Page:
+1 for Anaconda -- comes with numpy, scipy, pandas, all libraries you'll want to be using. The Jupyter Notebook is nice for sharing quick and dirty calculations in a systematic format.

For serious debugging, I highly recommend PyCharm (which is free for students).
Thanks a lot for the advices!

What kind of academic research?

I may do poker research in the future, from judgement and decision making perspective, psych-oriented but may tough a bit on behavioral economics (not the hardcore maths stuffs tho). Maybe sth related to risk but I'm not sure yet.
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Old 08-14-2018, 09:49 AM   #6
moon_maiden207
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Re: Anyone use SPSS/Python/Matlab or whatever programs to do data analysis?

Both R and MATLAB toolboxes provide great options for neuronal networking, psychophysics/behavioural analytics research and genomic and bioinformatics work.

If you would like to pursue decision making research with a focus on computational neuroscience/psychology R is perfect for such analysis. Use stack overflow, GitHub for information hacking.

If you would like to design experimental paradigm MATLAB (psych toolbox) and
PsychoPy are initial platforms to use.

Of course PsychoPy and R are open source with great developer communities so I personally prefer using them over MATLAB. However in academic research (I work on cognitive neuroscience) avoiding MATLAB completely is not possible.
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Old 08-14-2018, 09:51 AM   #7
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Re: Anyone use SPSS/Python/Matlab or whatever programs to do data analysis?

ps: I have used SPSS extensively and would suggest using R over SPSS any day.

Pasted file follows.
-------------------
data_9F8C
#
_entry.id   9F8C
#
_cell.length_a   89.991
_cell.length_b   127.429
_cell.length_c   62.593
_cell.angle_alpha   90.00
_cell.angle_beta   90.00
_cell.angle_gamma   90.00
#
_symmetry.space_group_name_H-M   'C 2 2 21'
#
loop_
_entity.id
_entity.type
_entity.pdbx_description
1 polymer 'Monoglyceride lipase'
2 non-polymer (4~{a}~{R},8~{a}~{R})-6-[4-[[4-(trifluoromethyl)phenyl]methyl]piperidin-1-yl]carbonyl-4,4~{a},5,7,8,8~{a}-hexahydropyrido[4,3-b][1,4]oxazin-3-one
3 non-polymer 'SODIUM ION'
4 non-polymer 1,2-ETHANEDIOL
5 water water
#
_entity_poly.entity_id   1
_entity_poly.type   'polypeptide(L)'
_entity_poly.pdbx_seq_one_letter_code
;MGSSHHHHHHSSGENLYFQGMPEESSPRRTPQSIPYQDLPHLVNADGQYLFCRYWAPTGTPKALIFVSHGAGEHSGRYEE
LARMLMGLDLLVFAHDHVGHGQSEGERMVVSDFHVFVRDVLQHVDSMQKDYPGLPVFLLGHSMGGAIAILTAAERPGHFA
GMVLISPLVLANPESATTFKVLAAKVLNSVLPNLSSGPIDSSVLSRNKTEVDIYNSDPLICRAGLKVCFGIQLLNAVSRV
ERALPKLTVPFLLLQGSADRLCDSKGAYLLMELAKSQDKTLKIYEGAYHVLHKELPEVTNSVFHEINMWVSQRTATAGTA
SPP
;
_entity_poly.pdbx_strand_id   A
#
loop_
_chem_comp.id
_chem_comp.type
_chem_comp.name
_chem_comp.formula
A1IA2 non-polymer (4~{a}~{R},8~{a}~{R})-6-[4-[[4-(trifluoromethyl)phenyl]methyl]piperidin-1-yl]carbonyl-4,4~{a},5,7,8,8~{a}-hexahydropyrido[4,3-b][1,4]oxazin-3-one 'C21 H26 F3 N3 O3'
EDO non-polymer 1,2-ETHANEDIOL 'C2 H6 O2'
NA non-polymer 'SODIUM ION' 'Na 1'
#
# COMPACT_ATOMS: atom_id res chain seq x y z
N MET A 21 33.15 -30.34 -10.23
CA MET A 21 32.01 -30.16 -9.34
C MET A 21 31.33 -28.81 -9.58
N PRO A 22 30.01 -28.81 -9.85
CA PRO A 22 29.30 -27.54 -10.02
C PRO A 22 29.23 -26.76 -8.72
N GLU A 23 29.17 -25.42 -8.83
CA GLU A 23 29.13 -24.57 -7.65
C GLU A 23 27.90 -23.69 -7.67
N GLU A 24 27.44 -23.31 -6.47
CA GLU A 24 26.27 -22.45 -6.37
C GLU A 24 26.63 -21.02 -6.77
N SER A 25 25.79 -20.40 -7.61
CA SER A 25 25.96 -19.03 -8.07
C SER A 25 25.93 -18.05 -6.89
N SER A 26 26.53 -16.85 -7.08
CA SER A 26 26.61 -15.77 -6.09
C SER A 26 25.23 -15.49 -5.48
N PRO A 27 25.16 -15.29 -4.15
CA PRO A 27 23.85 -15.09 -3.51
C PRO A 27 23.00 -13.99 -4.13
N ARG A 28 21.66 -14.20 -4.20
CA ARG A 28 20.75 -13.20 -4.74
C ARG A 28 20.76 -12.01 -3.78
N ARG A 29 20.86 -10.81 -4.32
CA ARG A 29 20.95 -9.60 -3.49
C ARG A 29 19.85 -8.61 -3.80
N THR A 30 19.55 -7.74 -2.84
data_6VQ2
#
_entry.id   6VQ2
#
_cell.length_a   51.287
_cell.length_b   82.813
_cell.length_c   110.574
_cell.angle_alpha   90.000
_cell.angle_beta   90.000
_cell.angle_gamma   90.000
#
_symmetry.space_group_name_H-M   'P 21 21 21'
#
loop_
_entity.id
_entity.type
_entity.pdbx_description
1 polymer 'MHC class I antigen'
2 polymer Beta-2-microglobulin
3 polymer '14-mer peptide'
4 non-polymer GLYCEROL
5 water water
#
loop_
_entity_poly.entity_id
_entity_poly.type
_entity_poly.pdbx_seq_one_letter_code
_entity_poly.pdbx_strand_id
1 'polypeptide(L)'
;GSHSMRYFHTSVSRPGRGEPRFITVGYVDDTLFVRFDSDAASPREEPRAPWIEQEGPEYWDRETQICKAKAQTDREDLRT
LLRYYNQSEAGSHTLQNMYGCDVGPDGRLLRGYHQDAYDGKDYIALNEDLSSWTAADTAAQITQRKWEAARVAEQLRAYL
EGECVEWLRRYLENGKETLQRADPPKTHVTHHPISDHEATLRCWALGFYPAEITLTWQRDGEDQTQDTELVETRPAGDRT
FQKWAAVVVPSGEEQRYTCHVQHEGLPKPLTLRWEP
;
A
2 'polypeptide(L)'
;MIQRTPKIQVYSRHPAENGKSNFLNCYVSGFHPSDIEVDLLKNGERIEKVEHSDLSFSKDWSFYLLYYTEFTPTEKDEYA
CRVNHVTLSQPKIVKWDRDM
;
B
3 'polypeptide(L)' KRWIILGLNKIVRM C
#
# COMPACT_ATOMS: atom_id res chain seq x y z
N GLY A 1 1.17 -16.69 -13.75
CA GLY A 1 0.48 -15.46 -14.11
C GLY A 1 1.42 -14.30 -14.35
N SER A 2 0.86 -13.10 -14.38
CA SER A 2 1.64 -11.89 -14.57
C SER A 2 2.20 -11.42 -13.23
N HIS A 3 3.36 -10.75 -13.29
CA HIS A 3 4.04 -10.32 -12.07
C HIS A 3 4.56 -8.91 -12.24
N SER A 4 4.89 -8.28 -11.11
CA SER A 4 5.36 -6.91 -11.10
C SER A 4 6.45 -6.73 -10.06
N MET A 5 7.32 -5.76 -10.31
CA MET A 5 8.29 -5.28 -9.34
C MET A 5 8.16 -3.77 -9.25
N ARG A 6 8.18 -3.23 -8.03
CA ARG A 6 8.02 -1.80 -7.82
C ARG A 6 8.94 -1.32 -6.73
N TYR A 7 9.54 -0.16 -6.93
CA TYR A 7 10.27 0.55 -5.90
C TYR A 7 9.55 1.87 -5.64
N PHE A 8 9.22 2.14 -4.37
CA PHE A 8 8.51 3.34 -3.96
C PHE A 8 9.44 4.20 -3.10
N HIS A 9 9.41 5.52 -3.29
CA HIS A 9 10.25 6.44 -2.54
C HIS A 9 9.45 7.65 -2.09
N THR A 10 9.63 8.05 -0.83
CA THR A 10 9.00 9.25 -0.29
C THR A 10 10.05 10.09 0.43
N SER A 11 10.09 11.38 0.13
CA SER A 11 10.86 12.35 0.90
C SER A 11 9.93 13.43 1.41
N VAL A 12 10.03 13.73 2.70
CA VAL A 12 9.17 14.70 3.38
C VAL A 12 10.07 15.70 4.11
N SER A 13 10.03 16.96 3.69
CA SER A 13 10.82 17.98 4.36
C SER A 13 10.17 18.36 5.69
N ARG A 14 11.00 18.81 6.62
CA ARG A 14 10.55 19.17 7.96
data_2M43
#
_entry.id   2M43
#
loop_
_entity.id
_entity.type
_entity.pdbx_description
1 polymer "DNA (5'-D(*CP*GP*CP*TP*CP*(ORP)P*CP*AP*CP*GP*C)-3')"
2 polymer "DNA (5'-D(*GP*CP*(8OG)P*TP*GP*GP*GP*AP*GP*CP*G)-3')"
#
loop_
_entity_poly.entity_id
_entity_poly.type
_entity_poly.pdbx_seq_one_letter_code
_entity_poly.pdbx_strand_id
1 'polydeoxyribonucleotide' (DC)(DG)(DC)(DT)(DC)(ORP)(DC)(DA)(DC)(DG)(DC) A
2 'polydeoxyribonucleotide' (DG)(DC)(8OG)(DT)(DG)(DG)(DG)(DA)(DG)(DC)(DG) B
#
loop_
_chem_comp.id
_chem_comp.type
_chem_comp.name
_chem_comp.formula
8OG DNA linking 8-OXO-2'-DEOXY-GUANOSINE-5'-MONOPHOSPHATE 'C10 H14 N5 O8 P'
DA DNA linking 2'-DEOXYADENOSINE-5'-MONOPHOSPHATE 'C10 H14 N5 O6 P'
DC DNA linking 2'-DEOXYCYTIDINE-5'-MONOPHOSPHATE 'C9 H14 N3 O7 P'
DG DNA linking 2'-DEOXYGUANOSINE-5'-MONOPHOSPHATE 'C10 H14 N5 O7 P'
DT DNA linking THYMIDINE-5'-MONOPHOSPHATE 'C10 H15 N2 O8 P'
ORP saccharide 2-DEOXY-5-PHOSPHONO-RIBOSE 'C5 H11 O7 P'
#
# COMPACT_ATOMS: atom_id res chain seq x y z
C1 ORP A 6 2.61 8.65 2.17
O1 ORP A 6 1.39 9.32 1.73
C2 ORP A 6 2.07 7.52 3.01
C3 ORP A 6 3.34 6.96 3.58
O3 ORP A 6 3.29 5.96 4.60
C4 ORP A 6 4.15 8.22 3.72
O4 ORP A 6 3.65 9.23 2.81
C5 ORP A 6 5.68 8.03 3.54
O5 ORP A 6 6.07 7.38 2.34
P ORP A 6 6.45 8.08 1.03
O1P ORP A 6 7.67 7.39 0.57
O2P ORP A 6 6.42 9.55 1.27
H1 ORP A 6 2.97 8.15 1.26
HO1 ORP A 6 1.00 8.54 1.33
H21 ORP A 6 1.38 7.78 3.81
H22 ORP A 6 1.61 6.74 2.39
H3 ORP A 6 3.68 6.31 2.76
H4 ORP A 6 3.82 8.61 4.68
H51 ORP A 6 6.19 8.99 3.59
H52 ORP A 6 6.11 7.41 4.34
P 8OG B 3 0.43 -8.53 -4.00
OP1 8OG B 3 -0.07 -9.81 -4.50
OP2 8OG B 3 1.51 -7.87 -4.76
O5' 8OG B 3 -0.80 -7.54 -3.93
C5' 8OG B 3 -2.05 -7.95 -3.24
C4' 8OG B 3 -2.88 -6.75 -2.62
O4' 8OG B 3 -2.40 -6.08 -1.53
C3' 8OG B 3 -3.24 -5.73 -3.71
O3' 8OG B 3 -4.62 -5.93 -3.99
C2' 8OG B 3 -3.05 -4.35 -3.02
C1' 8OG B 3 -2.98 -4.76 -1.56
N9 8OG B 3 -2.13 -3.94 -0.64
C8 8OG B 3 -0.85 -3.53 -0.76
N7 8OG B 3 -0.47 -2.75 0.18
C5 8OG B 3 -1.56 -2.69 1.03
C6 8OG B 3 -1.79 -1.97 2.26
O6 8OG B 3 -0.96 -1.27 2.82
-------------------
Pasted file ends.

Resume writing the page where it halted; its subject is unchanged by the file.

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Old 08-16-2018, 10:30 AM   #8
jdr0317
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Re: Anyone use SPSS/Python/Matlab or whatever programs to do data analysis?

I actually like R with regards to these kind of exploratory analyses. Scikit-learn in Python, for example, is much more about "create model, save model for future" than for generating insight into the data (and I hate the statsmodels package.

It'd be fun to take standard spots leading up to a street and try to calculate the exploitative optimal play against generic (and specific) opponents for sure. Obviously when I say generic exploit, I mean like "how does the average NL2 guy play?"
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Old 08-16-2018, 03:16 PM   #9
moon_maiden207
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Re: Anyone use SPSS/Python/Matlab or whatever programs to do data analysis?

Quote:
Originally Posted by jdr0317 View Post
I actually like R with regards to these kind of exploratory analyses. Scikit-learn in Python, for example, is much more about "create model, save model for future" than for generating insight into the data (and I hate the statsmodels package.

It'd be fun to take standard spots leading up to a street and try to calculate the exploitative optimal play against generic (and specific) opponents for sure. Obviously when I say generic exploit, I mean like "how does the average NL2 guy play?"
How does one define generic play as in the play by the 'average NL2 guy'? Unless one does a ton of data mining to define the generic model? Also may be calculate exploitative optimal play between specific opponent and one that plays the mathematically optimal game (obv. the latter is a hypothetical)? calculating how much a specific player deviates from optimal play (rather than the average NL2 play) might give more stable information.